Pork Brine
January 12, 2022
All Purpose Rub
January 15, 2022
 
 


To brine or not to brine?

Over the last five years or so, barbecue has become a significant part of my life. On a daily basis, I am posting new recipes, talking about techniques and drooling over the brisket shots I see on Social media. One of the things I love about this, is the opportunity I get to talk to people who are new to the hobby and are trying to build their skills and make some killer food.

Through these conversations, one of the more consistent questions I get is regarding the science of brining and why it is important.

Brining is something that I am a huge advocate for, and I include it in almost all my chicken and pork recipes. Brining takes a little bit more time and planning, but I think it is super worth it.

So, let’s talk about what it is.

In the simplest terms, brining is the introduction of salt into the fibers of the meat. Brining can be done either as a dry brine, by applying the salt to the exterior of the meat, or as a wet brine, where the salt is incorporated into a liquid that the meat is then soaked in.

Almost exclusively, I go with a wet brine. I like the fact that you can incorporate a lot of extra flavors that are difficult to include with a dry brine, as well as the additional surface coverage that the wet brine allows.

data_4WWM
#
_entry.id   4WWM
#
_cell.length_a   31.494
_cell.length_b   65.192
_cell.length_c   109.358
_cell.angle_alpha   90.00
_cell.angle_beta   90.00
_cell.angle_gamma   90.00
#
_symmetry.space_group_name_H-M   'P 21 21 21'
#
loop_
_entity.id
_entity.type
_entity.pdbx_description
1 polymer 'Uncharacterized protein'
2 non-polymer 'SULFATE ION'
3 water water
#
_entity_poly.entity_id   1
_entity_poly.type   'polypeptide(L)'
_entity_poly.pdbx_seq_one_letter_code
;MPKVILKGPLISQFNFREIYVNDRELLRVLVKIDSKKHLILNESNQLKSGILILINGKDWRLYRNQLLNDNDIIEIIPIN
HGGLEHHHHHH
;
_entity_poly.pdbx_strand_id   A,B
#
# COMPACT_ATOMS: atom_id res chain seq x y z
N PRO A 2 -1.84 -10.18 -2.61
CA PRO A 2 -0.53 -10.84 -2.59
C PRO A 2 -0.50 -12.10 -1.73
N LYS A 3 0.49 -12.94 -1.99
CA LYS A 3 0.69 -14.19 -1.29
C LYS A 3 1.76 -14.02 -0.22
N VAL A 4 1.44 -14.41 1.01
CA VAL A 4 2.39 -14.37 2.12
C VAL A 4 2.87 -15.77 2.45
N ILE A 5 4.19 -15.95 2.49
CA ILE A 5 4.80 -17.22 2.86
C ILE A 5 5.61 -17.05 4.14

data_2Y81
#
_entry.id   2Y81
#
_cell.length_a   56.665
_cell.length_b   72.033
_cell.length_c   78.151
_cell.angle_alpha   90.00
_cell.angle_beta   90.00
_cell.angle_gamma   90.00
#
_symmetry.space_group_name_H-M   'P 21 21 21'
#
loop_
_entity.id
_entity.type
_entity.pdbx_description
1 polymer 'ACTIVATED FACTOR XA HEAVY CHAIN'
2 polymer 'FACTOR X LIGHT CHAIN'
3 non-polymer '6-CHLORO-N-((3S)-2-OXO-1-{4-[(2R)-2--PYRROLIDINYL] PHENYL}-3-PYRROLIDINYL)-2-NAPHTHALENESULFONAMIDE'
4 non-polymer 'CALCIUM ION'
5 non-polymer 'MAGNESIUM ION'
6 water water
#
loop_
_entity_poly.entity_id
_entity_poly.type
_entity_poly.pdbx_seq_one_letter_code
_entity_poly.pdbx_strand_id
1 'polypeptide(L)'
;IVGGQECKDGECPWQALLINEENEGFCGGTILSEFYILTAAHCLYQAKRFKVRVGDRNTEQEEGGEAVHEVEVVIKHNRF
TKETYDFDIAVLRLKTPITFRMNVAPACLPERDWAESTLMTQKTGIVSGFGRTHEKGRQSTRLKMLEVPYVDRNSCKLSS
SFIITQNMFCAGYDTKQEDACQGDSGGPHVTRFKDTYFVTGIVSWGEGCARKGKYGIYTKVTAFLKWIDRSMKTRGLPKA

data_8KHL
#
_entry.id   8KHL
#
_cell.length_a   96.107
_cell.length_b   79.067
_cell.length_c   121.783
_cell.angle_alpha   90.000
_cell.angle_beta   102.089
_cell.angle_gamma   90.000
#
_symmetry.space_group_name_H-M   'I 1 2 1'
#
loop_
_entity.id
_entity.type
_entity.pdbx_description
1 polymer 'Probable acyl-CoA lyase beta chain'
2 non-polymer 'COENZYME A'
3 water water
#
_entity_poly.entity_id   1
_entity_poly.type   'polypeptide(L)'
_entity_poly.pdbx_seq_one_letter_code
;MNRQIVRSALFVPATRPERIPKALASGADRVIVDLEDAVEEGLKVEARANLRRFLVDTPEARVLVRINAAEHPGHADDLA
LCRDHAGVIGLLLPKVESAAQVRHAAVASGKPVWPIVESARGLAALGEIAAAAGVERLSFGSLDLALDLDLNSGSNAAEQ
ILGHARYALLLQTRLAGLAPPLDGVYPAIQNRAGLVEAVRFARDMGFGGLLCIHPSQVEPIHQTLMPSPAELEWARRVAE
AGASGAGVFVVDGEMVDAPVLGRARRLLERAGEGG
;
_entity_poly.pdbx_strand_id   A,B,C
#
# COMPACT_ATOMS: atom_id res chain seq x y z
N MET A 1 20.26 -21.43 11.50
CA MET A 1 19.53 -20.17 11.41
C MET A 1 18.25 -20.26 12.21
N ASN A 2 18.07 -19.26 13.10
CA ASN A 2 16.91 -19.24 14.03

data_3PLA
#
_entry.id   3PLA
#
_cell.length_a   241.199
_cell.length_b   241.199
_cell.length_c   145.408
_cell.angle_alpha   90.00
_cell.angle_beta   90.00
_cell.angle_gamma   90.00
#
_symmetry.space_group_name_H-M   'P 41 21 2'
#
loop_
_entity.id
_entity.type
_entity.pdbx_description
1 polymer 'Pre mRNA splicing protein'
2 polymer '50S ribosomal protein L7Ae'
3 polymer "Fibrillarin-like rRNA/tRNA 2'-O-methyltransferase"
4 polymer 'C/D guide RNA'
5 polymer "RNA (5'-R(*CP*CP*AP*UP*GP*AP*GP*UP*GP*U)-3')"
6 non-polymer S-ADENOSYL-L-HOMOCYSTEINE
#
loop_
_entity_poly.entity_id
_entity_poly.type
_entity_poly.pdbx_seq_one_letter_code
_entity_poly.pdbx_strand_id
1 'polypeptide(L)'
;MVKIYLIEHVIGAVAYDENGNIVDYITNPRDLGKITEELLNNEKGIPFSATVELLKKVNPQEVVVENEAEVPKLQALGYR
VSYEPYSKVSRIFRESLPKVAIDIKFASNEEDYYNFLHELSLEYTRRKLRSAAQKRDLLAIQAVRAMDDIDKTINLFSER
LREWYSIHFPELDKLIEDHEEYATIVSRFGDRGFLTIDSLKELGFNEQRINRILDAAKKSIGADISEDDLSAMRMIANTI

Brining works by the interaction of salt and liquid. As the salt gets inside the muscle fibers of the meat, it holds on to liquid. During the cooking process, your meat will always lose moisture. You can see this in how much smaller a cooked piece of meat will be compared to raw meat and by the liquid which is left behind in your foil tray or roasting pan. Because brined meat binds more liquid to the fibers of the meat, there is more liquid at the start of the cook. Some is always lost, but because of the extra starting liquid, we end up with more liquid left behind.




Brining science can get fairly detailed and complex, but ultimately this is why we do it. Our finished product will be juicier and more flavorful.

A quick word of warning about brining. Because brining involves the addition of salt, we absolutely have to be mindful of this, especially when buying chicken. Chicken purchased from the supermarket will often be pre-brined, meaning it has already been given a salt treatment. Add to this a brine with salt, a rub with salt and a sauce with salt and all too quickly your pulled pork tastes like it’s been sitting in the ocean for a couple of days.

Try to avoid pre brined meats and be mindful of the level of salt you are adding throughout your overall cook when brining and you will end up with some of the moistest and juiciest meat you’ve ever cooked.

Check out some of my favorite brines here:

Chicken brine

Pork brine

Let me know how it goes for you!

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Ready to take your BBQ to the next level? Grab your copy of Ten ways to IMMEDIATELY improve your low and slow BBQ below.